Space Shuttle Enterprise
NASA chose to name its five operational space shuttles – Columbia, Challenger, Discovery, Atlantis and Endeavour – after great sailing ships and research vessels from the past. But, did you know that there's actually a sixth space shuttle that is named after a fictional starship from the 22nd century?
Gene Roddenberry and Star Trek cast with the Enterprise Space Shuttle
That would be the space shuttle Enterprise, a prototype orbiter used for tests in the Earth's atmosphere that never flew in space. The story of how it was named is a fascinating one.
The vehicle was originally named Constitution and was set to be unveiled on Sept. 17, 1976, which was the 189th anniversary of the signing of the U.S. Constitution in 1787. However, fans of the long-canceled television show, "Star Trek," wrote in urging that it be renamed after the starship Enterprise. President Gerald Ford, who had been a sailor in World War II aboard the USS Monterey that served with the carrier USS Enterprise, liked the name and overrode objections from NASA officials.
So, on Constitution Day, the shuttle Enterprise was rolled out at Rockwell International's production facility in Palmdale, Calif. "Star Trek" creator Gene Roddenberry and cast members Leonard Nimoy, DeForest Kelley, Nichelle Nichols, George Takei, James Doohan, and Walter Koenig were on hand for the ceremony.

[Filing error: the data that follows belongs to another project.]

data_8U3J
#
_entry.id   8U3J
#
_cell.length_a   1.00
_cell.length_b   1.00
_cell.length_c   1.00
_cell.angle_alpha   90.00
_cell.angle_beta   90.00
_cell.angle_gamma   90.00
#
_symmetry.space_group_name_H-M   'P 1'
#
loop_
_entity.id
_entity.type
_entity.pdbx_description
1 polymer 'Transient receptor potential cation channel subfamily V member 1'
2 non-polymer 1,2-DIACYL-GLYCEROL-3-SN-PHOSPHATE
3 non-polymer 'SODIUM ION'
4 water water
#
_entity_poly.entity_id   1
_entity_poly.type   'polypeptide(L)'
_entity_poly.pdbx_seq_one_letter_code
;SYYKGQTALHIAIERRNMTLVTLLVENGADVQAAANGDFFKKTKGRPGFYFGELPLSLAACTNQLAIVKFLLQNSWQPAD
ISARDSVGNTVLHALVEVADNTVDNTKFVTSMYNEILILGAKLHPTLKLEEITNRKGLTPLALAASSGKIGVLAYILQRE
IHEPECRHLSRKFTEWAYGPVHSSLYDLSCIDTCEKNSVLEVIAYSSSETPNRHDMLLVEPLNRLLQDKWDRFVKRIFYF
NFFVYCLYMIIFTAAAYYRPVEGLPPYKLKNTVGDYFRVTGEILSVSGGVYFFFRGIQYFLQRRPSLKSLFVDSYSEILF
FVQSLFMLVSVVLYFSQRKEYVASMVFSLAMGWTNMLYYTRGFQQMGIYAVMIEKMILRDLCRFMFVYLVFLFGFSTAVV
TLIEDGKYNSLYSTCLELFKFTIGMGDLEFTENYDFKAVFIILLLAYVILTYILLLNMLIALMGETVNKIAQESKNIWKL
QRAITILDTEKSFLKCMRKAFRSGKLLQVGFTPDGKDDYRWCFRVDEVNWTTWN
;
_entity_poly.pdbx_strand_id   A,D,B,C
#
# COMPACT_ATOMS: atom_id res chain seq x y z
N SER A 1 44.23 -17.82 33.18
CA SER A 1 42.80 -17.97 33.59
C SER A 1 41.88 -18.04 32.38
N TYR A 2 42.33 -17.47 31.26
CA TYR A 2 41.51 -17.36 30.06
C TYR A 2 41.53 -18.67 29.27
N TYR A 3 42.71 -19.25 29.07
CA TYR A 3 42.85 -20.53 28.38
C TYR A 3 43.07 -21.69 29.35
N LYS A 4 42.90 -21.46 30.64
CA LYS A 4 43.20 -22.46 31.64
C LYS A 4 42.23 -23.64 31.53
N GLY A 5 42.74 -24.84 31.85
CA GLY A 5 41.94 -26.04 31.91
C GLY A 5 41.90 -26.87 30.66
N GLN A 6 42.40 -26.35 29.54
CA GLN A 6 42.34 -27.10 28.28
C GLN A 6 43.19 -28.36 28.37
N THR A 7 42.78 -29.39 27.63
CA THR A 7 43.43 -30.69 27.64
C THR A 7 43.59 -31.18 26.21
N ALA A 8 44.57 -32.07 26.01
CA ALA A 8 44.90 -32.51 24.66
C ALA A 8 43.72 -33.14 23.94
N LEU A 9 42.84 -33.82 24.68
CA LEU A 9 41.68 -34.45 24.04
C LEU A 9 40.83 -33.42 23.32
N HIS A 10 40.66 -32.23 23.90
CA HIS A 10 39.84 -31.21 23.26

Enterprise first underwent ground vibration tests, which produced data that were used to create theoretic models of flight tests. Those models would later be compared with actual flight data.
On Aug. 19, 1977, the space shuttle Enterprise flew independently for the first time. Flown aloft atop a modified Boeing 747, the orbiter separated from the carrier aircraft, and astronauts Fred Haise and Gordon Fullerton guided it to an unpowered touchdown at Edwards Air Force Base in California. The flight simulated the last two minutes of the shuttle’s return from space and verified flight controls and handling characteristics. Four additional glide tests followed.
Enterprise Space Shuttle in Free Flight
Two years later, Enterprise was mated to an external tank and two solid rocket boosters on Pad 39A at the Kennedy Space Center for a series of tests of the launch configuration.
NASA originally intended to upgrade the space shuttle Enterprise for orbital flights. However, a series of design changes resulting from the testing process rendered the ship overweight and too expensive to retrofit. NASA elected to build a new shuttle named Challenger.
Following the tragic loss of Challenger in 1986, the space agency again considered upgrading Enterprise for spaceflight. However, NASA felt it would be better to construct a new shuttle, Endeavour, using structural spares built for the program.
After its retirement in 1985, the space shuttle Enterprise was stored in a hangar at Dulles International Airport in Virginia. It went on display at the Smithsonian's National Air and Space Museum's Steven F. Udvar-Hazy Center in Virginia when the facility opened in December 2003.
With the end of the shuttle program, Discovery will be moved to the Udvar-Hazy Center while Enterprise will go on display at the Intrepid Air, Sea, and Space Museum in New York City.
Links for Space Shuttle Enterprise